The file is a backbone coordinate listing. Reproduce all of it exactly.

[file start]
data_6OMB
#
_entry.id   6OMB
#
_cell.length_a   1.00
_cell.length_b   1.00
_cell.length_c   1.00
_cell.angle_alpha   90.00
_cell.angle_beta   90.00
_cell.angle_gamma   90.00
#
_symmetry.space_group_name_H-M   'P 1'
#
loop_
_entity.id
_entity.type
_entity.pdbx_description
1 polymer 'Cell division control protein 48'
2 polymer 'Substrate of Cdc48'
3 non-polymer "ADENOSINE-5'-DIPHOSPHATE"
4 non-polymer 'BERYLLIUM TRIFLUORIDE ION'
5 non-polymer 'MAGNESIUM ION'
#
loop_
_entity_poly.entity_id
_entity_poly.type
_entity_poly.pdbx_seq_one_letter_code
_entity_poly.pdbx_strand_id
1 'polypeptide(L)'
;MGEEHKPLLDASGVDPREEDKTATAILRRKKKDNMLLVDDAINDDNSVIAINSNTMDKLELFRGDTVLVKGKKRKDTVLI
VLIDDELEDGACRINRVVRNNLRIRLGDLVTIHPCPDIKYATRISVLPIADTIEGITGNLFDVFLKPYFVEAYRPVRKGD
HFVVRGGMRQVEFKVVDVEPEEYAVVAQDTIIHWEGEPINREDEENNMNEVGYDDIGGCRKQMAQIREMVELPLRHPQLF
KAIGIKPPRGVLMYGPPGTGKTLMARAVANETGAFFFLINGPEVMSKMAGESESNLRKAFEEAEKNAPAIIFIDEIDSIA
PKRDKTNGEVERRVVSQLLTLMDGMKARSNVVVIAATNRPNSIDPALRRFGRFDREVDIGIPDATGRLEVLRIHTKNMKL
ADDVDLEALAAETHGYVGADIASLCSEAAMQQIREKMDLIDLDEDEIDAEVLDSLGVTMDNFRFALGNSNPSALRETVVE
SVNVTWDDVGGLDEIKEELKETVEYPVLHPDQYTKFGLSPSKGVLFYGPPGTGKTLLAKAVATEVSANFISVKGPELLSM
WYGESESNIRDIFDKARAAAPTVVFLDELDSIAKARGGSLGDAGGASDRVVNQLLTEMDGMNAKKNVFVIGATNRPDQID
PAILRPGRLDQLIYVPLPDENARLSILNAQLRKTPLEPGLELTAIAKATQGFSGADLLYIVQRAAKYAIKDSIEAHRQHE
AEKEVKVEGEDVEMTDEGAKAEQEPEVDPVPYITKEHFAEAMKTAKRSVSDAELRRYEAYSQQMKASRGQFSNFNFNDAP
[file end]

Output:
data_6OMB
#
_entry.id   6OMB
#
_cell.length_a   1.00
_cell.length_b   1.00
_cell.length_c   1.00
_cell.angle_alpha   90.00
_cell.angle_beta   90.00
_cell.angle_gamma   90.00
#
_symmetry.space_group_name_H-M   'P 1'
#
loop_
_entity.id
_entity.type
_entity.pdbx_description
1 polymer 'Cell division control protein 48'
2 polymer 'Substrate of Cdc48'
3 non-polymer "ADENOSINE-5'-DIPHOSPHATE"
4 non-polymer 'BERYLLIUM TRIFLUORIDE ION'
5 non-polymer 'MAGNESIUM ION'
#
loop_
_entity_poly.entity_id
_entity_poly.type
_entity_poly.pdbx_seq_one_letter_code
_entity_poly.pdbx_strand_id
1 'polypeptide(L)'
;MGEEHKPLLDASGVDPREEDKTATAILRRKKKDNMLLVDDAINDDNSVIAINSNTMDKLELFRGDTVLVKGKKRKDTVLI
VLIDDELEDGACRINRVVRNNLRIRLGDLVTIHPCPDIKYATRISVLPIADTIEGITGNLFDVFLKPYFVEAYRPVRKGD
HFVVRGGMRQVEFKVVDVEPEEYAVVAQDTIIHWEGEPINREDEENNMNEVGYDDIGGCRKQMAQIREMVELPLRHPQLF
KAIGIKPPRGVLMYGPPGTGKTLMARAVANETGAFFFLINGPEVMSKMAGESESNLRKAFEEAEKNAPAIIFIDEIDSIA
PKRDKTNGEVERRVVSQLLTLMDGMKARSNVVVIAATNRPNSIDPALRRFGRFDREVDIGIPDATGRLEVLRIHTKNMKL
ADDVDLEALAAETHGYVGADIASLCSEAAMQQIREKMDLIDLDEDEIDAEVLDSLGVTMDNFRFALGNSNPSALRETVVE
SVNVTWDDVGGLDEIKEELKETVEYPVLHPDQYTKFGLSPSKGVLFYGPPGTGKTLLAKAVATEVSANFISVKGPELLSM
WYGESESNIRDIFDKARAAAPTVVFLDELDSIAKARGGSLGDAGGASDRVVNQLLTEMDGMNAKKNVFVIGATNRPDQID
PAILRPGRLDQLIYVPLPDENARLSILNAQLRKTPLEPGLELTAIAKATQGFSGADLLYIVQRAAKYAIKDSIEAHRQHE
AEKEVKVEGEDVEMTDEGAKAEQEPEVDPVPYITKEHFAEAMKTAKRSVSDAELRRYEAYSQQMKASRGQFSNFNFNDAP